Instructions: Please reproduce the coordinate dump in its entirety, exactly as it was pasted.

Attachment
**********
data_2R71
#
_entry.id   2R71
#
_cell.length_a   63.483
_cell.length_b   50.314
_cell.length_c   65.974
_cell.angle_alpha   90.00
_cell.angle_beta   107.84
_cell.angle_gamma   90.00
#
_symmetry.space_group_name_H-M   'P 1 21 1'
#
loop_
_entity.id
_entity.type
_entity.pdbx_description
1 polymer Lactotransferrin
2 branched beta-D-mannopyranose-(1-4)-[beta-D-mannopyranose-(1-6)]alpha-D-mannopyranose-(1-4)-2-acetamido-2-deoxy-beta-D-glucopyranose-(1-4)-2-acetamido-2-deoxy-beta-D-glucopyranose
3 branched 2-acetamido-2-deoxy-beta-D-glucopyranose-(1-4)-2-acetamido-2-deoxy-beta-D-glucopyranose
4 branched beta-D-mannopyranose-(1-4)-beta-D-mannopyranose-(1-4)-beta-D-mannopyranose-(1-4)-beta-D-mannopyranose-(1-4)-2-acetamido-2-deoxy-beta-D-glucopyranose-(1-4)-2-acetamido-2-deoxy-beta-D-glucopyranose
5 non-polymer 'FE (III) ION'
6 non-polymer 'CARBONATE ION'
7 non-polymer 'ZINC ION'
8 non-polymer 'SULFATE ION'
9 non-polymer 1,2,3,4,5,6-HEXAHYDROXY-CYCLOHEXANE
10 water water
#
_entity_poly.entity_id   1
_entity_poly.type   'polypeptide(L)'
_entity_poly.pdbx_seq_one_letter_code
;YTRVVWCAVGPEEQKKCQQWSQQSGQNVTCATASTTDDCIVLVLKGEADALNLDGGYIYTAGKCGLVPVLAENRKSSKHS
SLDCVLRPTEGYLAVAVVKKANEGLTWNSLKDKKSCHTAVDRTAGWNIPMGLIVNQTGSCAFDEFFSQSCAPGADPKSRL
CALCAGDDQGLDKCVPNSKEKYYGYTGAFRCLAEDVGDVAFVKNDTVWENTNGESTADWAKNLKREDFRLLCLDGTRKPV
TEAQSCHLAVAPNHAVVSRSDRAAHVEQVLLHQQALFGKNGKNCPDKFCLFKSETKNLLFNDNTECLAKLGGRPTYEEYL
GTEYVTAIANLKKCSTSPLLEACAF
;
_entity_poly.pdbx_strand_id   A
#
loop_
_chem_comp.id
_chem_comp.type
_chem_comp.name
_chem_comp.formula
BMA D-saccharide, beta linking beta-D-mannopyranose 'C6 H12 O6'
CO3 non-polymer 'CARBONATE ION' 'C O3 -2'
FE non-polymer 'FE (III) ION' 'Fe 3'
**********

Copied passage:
data_2R71
#
_entry.id   2R71
#
_cell.length_a   63.483
_cell.length_b   50.314
_cell.length_c   65.974
_cell.angle_alpha   90.00
_cell.angle_beta   107.84
_cell.angle_gamma   90.00
#
_symmetry.space_group_name_H-M   'P 1 21 1'
#
loop_
_entity.id
_entity.type
_entity.pdbx_description
1 polymer Lactotransferrin
2 branched beta-D-mannopyranose-(1-4)-[beta-D-mannopyranose-(1-6)]alpha-D-mannopyranose-(1-4)-2-acetamido-2-deoxy-beta-D-glucopyranose-(1-4)-2-acetamido-2-deoxy-beta-D-glucopyranose
3 branched 2-acetamido-2-deoxy-beta-D-glucopyranose-(1-4)-2-acetamido-2-deoxy-beta-D-glucopyranose
4 branched beta-D-mannopyranose-(1-4)-beta-D-mannopyranose-(1-4)-beta-D-mannopyranose-(1-4)-beta-D-mannopyranose-(1-4)-2-acetamido-2-deoxy-beta-D-glucopyranose-(1-4)-2-acetamido-2-deoxy-beta-D-glucopyranose
5 non-polymer 'FE (III) ION'
6 non-polymer 'CARBONATE ION'
7 non-polymer 'ZINC ION'
8 non-polymer 'SULFATE ION'
9 non-polymer 1,2,3,4,5,6-HEXAHYDROXY-CYCLOHEXANE
10 water water
#
_entity_poly.entity_id   1
_entity_poly.type   'polypeptide(L)'
_entity_poly.pdbx_seq_one_letter_code
;YTRVVWCAVGPEEQKKCQQWSQQSGQNVTCATASTTDDCIVLVLKGEADALNLDGGYIYTAGKCGLVPVLAENRKSSKHS
SLDCVLRPTEGYLAVAVVKKANEGLTWNSLKDKKSCHTAVDRTAGWNIPMGLIVNQTGSCAFDEFFSQSCAPGADPKSRL
CALCAGDDQGLDKCVPNSKEKYYGYTGAFRCLAEDVGDVAFVKNDTVWENTNGESTADWAKNLKREDFRLLCLDGTRKPV
TEAQSCHLAVAPNHAVVSRSDRAAHVEQVLLHQQALFGKNGKNCPDKFCLFKSETKNLLFNDNTECLAKLGGRPTYEEYL
GTEYVTAIANLKKCSTSPLLEACAF
;
_entity_poly.pdbx_strand_id   A
#
loop_
_chem_comp.id
_chem_comp.type
_chem_comp.name
_chem_comp.formula
BMA D-saccharide, beta linking beta-D-mannopyranose 'C6 H12 O6'
CO3 non-polymer 'CARBONATE ION' 'C O3 -2'
FE non-polymer 'FE (III) ION' 'Fe 3'